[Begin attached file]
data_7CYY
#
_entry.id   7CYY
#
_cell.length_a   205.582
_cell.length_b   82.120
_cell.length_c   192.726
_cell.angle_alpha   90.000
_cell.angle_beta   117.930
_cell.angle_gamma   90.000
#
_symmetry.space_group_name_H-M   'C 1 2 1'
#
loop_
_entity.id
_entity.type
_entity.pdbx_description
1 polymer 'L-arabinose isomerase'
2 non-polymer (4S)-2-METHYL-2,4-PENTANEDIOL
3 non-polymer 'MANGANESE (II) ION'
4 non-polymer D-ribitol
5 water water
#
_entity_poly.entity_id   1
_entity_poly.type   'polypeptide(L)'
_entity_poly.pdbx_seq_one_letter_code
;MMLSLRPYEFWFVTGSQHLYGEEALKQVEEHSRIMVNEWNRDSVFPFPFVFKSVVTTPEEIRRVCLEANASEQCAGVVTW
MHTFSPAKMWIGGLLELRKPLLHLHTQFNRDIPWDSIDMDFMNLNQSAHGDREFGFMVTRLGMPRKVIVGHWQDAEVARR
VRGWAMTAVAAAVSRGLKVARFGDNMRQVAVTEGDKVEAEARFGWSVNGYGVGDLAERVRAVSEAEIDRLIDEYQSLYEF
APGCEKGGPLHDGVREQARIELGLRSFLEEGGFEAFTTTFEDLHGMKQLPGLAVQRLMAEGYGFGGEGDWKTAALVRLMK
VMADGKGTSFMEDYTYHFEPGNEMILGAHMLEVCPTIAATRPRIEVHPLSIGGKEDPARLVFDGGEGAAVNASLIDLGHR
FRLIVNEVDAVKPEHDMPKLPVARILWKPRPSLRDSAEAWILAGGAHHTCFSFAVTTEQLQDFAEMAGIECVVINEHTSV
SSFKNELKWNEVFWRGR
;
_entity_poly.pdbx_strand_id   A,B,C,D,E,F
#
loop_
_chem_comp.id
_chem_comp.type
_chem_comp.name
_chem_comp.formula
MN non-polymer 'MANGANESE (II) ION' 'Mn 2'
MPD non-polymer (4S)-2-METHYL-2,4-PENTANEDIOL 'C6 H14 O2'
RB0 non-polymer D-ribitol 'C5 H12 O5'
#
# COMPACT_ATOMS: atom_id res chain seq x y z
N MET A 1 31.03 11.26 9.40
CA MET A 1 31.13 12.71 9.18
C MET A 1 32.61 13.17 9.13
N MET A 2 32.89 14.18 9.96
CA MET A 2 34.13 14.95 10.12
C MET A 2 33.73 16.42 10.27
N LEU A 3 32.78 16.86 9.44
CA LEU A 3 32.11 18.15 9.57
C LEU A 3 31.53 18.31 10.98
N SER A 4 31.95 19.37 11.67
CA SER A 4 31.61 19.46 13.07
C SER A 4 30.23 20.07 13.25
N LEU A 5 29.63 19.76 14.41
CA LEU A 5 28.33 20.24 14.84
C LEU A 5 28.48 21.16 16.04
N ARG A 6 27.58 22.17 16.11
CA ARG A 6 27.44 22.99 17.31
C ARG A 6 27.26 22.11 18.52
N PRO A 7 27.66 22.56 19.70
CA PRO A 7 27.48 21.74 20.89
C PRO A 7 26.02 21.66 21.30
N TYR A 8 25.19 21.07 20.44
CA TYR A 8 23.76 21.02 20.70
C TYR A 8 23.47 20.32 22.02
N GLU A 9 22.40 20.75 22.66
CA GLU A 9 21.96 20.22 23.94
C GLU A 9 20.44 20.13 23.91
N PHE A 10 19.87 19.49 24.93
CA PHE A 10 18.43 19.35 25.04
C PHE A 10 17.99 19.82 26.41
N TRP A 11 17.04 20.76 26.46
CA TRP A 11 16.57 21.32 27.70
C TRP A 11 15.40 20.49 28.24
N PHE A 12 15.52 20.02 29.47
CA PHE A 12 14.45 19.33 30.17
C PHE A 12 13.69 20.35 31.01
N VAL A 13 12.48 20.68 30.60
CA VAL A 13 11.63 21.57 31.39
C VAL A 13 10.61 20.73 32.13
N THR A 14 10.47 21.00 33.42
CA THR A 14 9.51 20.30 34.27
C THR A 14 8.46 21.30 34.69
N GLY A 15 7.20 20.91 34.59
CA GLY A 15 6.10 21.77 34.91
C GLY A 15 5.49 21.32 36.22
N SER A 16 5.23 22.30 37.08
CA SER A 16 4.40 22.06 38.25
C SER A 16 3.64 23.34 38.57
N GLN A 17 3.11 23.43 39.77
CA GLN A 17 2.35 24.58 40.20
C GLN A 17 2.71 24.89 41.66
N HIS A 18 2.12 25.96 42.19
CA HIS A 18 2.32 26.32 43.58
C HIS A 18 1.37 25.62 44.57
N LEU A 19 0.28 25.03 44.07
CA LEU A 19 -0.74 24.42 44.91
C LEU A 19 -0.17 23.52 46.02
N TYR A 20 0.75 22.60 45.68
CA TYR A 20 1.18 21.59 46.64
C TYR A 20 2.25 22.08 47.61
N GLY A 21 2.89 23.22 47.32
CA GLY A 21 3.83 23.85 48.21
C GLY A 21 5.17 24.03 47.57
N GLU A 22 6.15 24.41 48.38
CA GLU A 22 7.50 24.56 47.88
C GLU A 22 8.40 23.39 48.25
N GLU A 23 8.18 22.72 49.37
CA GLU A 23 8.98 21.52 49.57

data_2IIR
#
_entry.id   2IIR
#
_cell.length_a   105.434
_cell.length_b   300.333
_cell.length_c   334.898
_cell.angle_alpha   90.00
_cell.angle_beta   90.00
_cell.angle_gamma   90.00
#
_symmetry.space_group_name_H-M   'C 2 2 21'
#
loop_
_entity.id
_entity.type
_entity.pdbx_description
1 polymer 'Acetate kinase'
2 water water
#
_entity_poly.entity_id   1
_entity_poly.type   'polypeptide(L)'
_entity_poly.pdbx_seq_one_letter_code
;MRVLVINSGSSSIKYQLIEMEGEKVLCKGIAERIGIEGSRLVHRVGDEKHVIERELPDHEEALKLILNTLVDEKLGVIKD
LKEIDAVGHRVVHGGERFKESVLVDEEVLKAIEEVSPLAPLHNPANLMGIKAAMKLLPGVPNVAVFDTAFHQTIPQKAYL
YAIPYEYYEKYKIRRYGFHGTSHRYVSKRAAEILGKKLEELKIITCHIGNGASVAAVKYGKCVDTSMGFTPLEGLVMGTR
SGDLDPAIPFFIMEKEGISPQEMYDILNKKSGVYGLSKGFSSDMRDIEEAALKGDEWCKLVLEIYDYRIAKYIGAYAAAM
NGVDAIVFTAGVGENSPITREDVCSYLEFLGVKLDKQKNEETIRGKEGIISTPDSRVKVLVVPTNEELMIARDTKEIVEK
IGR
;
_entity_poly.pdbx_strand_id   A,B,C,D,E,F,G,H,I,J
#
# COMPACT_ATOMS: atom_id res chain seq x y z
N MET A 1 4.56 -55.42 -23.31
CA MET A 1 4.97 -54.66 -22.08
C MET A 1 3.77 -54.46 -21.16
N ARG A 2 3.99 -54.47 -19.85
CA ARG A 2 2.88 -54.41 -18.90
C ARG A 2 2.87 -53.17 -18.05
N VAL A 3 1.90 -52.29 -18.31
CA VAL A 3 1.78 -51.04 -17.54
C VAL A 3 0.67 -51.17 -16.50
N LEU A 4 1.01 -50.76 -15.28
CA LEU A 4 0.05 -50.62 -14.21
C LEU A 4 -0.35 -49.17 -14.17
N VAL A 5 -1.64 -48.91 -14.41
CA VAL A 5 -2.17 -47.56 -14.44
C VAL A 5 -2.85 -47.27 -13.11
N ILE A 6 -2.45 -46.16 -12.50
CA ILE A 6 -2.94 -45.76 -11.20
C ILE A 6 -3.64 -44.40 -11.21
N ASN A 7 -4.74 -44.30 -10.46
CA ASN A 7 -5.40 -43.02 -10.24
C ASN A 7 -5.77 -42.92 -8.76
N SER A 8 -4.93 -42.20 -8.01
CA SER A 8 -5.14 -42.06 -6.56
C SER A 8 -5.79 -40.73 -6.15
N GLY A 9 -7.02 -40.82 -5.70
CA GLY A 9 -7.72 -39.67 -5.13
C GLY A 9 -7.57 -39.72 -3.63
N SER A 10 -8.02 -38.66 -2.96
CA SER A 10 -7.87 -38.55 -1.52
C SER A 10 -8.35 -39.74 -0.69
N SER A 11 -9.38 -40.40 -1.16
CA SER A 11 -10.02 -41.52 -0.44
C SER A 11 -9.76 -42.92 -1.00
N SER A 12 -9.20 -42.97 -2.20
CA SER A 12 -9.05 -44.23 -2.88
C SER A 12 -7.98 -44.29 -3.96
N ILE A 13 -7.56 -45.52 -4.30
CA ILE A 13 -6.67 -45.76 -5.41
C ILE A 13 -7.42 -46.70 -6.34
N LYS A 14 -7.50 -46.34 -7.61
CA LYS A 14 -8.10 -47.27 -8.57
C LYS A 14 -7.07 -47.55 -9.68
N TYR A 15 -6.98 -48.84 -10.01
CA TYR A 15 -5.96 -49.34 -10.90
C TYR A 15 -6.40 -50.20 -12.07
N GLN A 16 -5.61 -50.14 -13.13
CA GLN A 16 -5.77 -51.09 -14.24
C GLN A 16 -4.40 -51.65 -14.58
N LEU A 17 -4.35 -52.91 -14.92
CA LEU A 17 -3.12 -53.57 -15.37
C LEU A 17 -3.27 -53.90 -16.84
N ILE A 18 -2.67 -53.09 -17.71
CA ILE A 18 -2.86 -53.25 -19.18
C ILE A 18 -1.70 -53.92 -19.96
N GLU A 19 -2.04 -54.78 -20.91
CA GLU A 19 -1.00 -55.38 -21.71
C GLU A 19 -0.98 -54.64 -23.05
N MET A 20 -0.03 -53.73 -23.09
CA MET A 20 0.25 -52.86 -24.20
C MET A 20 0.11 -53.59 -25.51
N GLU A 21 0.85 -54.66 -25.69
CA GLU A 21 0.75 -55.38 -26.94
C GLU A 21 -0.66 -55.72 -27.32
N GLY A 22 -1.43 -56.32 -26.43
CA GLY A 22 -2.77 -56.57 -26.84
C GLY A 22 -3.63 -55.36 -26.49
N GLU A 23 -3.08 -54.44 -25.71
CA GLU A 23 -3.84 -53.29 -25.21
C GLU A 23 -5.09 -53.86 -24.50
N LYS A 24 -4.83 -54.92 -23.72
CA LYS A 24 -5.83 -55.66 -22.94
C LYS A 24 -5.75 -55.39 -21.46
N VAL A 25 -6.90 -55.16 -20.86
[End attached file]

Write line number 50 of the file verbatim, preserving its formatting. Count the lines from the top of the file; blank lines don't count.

N MET A 2 32.89 14.18 9.96